€95 is easily not enough
How much time wasted trying to diagnose what turns out to not be a real hardware issue ?
What losses through not being able to print important documents on time ?
HP has got off scott free.
HP has settled a dispute brought of behalf of European consumers upset that a covert firmware update introducing the Dynamic Security Feature prevented them from using supplies made by third parties with a range of HP printers. In 2016, HP deployed an update related to a security chip in OfficeJet, OfficeJet Pro and OfficeJet …
HP have certainly avoided paying as much as many would think is fair, but 1.3 million USD is not nothing (even though it is 'accounting dust' for such a large organisation).
It's not correctly described as scot free either, but that would be a relatively high level of pedantry.
My view would be that all valid claimants should have their printer replaced with a model that does not incorporate the 'Dynamic Security Feature' but has otherwise at least fully equivalent functionality, at HP's expense.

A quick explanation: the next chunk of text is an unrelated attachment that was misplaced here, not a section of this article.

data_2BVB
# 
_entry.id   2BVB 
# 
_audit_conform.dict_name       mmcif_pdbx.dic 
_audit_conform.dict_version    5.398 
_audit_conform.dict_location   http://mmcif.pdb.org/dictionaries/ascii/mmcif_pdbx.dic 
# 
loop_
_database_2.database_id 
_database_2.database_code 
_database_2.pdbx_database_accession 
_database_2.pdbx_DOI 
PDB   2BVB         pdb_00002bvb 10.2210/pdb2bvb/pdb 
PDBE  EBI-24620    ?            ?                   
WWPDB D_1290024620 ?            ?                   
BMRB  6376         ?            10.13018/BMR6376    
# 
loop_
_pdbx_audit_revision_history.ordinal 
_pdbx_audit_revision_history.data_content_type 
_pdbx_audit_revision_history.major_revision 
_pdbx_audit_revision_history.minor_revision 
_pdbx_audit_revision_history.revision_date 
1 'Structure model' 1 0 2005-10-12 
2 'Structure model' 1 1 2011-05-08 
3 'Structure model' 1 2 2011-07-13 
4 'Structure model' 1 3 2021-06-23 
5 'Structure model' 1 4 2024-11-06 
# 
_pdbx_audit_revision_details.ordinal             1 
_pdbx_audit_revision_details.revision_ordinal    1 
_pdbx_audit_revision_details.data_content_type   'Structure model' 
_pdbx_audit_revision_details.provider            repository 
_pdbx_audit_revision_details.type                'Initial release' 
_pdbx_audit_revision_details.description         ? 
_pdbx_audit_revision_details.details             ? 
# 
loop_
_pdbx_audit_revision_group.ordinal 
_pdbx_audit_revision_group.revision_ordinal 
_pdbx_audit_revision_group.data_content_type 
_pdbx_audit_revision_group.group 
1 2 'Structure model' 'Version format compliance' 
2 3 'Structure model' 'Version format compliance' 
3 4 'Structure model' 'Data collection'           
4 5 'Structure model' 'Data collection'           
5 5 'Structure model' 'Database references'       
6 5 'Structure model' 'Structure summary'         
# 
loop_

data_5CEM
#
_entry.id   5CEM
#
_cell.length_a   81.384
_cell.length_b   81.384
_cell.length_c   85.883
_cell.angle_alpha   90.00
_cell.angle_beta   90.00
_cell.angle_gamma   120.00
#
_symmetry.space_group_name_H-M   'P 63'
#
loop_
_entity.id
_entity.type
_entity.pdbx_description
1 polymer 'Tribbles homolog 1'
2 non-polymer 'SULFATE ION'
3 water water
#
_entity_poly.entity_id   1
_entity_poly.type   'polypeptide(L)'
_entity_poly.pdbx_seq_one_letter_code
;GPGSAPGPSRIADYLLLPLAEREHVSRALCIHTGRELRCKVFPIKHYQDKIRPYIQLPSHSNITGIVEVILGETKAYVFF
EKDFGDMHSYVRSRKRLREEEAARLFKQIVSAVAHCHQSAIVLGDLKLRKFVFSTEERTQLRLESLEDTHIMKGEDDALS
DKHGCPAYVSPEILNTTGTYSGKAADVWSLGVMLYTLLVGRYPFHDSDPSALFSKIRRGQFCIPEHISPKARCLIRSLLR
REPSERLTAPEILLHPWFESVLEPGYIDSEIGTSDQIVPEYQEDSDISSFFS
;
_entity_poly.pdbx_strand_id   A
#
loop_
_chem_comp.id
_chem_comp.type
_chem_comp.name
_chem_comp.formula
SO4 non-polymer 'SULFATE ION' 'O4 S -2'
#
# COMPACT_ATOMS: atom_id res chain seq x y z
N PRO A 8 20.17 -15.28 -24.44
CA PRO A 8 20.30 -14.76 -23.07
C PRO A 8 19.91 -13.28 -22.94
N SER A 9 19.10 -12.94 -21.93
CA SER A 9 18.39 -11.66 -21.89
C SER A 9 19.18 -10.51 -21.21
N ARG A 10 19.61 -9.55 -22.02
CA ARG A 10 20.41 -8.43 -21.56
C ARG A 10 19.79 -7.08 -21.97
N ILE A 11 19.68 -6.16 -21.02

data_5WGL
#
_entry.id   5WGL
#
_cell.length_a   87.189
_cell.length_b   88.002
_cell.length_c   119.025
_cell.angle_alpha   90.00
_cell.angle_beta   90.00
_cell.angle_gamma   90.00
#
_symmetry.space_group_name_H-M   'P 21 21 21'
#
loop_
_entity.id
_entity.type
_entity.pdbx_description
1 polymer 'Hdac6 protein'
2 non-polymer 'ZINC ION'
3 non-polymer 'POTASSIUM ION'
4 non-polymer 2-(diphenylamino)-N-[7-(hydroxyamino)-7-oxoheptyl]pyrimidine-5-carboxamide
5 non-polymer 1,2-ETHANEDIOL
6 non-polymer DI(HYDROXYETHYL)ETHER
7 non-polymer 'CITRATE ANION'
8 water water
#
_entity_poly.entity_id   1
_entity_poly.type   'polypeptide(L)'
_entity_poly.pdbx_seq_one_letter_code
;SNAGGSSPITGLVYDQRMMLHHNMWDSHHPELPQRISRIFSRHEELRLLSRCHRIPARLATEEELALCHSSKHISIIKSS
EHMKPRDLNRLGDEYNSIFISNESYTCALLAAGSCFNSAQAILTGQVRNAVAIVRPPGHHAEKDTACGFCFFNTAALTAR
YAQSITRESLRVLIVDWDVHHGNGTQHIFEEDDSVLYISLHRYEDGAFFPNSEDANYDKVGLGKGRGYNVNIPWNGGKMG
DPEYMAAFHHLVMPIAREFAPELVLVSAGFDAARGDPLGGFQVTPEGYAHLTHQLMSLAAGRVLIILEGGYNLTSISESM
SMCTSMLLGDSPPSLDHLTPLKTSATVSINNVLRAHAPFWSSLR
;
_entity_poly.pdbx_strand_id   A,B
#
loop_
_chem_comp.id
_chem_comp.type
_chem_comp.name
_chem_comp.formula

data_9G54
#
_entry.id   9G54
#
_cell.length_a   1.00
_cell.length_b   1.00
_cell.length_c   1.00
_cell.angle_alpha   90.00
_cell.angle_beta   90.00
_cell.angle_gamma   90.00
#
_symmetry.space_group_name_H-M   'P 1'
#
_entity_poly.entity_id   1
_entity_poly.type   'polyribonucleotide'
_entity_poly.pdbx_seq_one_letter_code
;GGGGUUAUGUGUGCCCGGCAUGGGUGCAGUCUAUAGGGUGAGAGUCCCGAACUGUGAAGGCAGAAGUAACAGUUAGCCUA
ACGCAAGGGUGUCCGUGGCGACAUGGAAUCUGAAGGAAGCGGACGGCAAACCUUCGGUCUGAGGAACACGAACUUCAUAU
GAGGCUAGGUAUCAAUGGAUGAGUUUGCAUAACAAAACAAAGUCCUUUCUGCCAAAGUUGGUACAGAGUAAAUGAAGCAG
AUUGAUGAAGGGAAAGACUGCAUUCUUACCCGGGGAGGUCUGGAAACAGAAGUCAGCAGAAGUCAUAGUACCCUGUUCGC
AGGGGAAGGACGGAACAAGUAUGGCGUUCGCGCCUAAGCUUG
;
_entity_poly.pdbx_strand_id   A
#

It's better than the crummy $13.44 that the lawyers settling the 'replacement Apple device' lawsuit with Apple paid me and a few other tens of millions of others...
I can't even cash the cheque given it's in USD and my bank'll charge me an arm and a leg (oh, and because the bloody idiots misspelled my name, it's not going to be cleared anyway).
I'll take your €95 any day of the week.
They did reverse the change, fairly quickly I think. I remember HP issuing a firmware update to fix the issue. I have a listed printer, with the latest firmware and 3rd party cartridges.
The payment really covers the cost of having to go buy HP ink when we could have used 3rd party ink. Unfortunately I'm not in the countries this applies to.
HP has a history of serious abuses of the DMCA and other interference with the rights of owners of their devices. I have not done any business with HP since the Snosoft affair in 2002 and will not until they renounce abusing copyright/DRM laws. This latest action shows they still are not ready to acknowledge that if they sell me a product they cannot impose restrictions on how I use it.